Dipartimento di Musica e Spettacolo - CONFERENZE, Women and the Silent Screen Conference

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Eurhythmy or the Sound of an Arabesque? The Musicality of Gesture and Bodily Expression in Germaine Dulac’s Early Silent Films
Tami Michelle Williams

Last modified: 2010-03-01

Abstract


This paper is part of an archive-based critical history that examines the subversive strategies of feminist pioneer of the 1920s French cinematic avant-garde, Germaine Dulac (1882-1942). Gesture, as a means of expressing the immaterial or spiritual, and ultimately the social, is a constant in Dulac’s work of the 1910s and 20s, both in its figurative form and in its more abstract linear and arabescal renderings. This paper retraces and recontextualizes Dulac’s cinematic use of gesture, bodily expression, and in turn mobility and spatiality, as a means of promoting progressive gender roles in a conservative post-war France. Of particular interest here is the relationship between music, dance, and the phenomenon of eurhythmy—gesture and bodily movement as forms of ‘visible speech’—or as components of a complex system of communication using non-verbal gestures.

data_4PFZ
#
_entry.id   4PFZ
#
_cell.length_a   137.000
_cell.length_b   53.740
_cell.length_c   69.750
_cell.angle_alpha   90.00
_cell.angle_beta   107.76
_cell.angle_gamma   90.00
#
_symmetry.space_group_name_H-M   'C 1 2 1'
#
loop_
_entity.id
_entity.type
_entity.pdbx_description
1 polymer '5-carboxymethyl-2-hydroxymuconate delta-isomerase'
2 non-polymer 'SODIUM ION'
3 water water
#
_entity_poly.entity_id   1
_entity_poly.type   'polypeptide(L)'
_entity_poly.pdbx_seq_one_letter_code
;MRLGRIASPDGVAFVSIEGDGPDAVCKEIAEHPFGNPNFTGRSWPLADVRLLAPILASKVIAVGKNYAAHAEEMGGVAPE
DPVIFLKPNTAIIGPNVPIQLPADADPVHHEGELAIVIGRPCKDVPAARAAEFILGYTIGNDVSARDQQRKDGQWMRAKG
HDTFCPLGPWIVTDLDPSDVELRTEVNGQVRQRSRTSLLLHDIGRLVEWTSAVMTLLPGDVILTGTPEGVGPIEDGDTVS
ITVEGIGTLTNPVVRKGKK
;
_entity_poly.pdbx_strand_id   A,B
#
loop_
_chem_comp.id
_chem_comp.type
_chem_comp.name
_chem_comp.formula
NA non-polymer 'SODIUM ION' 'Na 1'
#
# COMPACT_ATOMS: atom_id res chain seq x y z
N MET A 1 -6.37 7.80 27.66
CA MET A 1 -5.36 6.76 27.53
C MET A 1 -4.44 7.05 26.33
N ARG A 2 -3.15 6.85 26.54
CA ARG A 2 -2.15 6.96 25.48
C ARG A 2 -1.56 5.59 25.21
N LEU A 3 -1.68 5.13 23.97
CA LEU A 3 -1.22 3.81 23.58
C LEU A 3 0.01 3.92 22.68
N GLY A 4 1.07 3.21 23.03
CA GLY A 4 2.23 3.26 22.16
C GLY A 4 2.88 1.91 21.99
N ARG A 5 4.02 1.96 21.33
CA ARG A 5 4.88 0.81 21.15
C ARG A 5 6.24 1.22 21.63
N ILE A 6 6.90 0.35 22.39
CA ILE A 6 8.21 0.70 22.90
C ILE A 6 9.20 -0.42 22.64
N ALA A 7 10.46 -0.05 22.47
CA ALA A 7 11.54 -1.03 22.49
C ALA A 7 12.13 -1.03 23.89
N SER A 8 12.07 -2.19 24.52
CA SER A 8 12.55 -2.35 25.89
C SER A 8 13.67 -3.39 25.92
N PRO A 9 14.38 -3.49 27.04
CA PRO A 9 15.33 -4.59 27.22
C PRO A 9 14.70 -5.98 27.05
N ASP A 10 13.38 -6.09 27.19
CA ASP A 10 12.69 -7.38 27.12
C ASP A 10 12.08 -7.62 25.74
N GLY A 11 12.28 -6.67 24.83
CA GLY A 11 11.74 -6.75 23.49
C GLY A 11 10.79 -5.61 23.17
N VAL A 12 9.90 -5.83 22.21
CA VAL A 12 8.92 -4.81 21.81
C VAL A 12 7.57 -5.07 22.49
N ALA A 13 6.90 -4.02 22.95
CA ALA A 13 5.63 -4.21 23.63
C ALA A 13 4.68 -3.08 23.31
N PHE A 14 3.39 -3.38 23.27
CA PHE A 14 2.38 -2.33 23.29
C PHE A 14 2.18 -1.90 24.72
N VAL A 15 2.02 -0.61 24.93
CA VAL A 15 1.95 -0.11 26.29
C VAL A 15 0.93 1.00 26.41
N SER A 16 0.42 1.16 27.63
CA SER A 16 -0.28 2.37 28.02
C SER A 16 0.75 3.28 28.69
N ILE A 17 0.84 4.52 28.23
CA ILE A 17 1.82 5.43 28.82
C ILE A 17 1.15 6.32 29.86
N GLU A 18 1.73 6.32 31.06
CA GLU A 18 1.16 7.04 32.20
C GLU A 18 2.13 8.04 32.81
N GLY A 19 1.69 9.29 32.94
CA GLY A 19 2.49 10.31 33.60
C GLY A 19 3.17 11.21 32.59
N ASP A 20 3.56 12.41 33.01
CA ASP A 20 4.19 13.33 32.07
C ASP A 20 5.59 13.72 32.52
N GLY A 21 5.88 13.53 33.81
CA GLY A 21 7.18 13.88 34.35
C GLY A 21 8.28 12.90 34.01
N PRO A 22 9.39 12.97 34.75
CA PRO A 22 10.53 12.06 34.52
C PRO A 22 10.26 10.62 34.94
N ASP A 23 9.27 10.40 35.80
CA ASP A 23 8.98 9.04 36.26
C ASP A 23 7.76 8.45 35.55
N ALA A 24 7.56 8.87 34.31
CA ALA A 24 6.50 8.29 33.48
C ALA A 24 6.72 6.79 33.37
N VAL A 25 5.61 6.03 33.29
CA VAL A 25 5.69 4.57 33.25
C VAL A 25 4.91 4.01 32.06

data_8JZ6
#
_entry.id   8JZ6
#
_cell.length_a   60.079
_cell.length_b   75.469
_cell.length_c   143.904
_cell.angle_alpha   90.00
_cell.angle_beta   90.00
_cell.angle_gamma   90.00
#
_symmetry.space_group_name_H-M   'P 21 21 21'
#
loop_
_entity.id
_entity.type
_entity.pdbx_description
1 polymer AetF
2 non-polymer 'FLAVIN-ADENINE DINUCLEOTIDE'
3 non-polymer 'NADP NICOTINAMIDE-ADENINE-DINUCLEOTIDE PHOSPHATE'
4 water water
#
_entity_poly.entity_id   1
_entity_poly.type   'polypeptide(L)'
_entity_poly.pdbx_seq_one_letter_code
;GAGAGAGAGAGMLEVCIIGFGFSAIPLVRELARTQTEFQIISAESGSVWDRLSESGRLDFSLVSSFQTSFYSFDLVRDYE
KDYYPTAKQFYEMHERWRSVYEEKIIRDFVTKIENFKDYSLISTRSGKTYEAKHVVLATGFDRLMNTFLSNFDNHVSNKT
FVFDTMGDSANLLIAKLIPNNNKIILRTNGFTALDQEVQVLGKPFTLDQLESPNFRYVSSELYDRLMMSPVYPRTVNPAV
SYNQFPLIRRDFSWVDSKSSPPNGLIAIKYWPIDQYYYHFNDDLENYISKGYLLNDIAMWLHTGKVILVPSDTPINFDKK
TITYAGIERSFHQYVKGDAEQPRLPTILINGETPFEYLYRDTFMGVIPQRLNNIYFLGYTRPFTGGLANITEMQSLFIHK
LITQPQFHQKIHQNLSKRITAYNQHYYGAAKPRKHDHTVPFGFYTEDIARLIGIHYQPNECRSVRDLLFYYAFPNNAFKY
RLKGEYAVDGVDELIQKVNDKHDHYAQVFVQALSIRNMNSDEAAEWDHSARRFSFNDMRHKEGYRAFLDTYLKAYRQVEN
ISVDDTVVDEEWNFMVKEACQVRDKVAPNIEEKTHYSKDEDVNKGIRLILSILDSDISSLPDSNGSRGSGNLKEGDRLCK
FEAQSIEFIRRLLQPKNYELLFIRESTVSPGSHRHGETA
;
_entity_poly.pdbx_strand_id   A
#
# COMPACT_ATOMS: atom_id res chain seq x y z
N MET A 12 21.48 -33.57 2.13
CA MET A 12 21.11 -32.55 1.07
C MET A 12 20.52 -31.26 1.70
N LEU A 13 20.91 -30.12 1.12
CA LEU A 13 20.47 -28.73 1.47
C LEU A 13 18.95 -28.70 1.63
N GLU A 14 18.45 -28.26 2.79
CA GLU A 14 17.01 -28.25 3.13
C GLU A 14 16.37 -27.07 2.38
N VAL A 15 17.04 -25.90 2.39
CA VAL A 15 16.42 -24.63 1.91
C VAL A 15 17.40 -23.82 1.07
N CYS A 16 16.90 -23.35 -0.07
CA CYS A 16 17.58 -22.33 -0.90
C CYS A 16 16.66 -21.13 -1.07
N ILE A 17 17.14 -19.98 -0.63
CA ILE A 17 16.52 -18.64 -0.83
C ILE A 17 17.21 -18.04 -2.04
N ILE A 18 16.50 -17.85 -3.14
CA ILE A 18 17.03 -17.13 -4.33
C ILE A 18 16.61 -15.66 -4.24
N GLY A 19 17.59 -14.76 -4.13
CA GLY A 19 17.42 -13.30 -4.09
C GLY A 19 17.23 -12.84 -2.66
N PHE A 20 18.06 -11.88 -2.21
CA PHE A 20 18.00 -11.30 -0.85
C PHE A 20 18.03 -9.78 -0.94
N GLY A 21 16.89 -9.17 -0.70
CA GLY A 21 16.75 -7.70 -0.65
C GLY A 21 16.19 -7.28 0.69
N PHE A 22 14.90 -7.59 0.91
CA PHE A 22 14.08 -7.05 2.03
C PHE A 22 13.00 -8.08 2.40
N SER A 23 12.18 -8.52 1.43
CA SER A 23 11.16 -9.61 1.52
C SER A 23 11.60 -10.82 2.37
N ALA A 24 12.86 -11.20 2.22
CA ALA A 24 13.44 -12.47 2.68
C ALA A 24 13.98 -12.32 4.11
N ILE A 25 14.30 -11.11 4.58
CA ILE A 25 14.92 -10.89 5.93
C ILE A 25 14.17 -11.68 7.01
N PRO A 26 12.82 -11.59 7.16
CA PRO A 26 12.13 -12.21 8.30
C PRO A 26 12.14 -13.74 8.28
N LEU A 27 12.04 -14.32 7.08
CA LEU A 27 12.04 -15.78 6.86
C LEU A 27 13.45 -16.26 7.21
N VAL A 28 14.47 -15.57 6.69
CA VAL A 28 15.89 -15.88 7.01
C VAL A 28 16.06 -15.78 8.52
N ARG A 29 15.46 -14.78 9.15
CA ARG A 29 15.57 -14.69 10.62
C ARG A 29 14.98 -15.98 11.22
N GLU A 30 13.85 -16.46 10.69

Beginning with her first silent films, Dulac uses gesture and bodily movement to express progressive ideals through cross-medial analogies with other arts, such as symbolist theater, poetry, music, and modern dance. Dulac’s approach is influenced early on by the Ballets russes, 1910s Italian cinema, Hinduism, as well as by her contact with women dancers, actresses and poets, including Stasia Napierkowska, Ida Rubinstein, Alla Nazimova, and Irene Hillel-Erlanger. Following a modernist impulse, figurative and abstract metaphors are carried over to the films’ formal and narrative structures, on the level of performance (gesture, blocking), mise-en-scène (decor, cinematography), and editing. Using original documents from three archives in Paris, this paper retraces, recontextualizes and reexamines how Dulac employs gesture and body movement in her early films to express the “inner life” of the New Woman, to subvert conventions of gender and sexuality, as well as to transport the spectator on a voyage of self-realization. Moreover, Dulac’s approach and its correspondences in contemporary anthropological research on visual perception and the arabescal form in ‘primitive’ art are also revealing.

 

 


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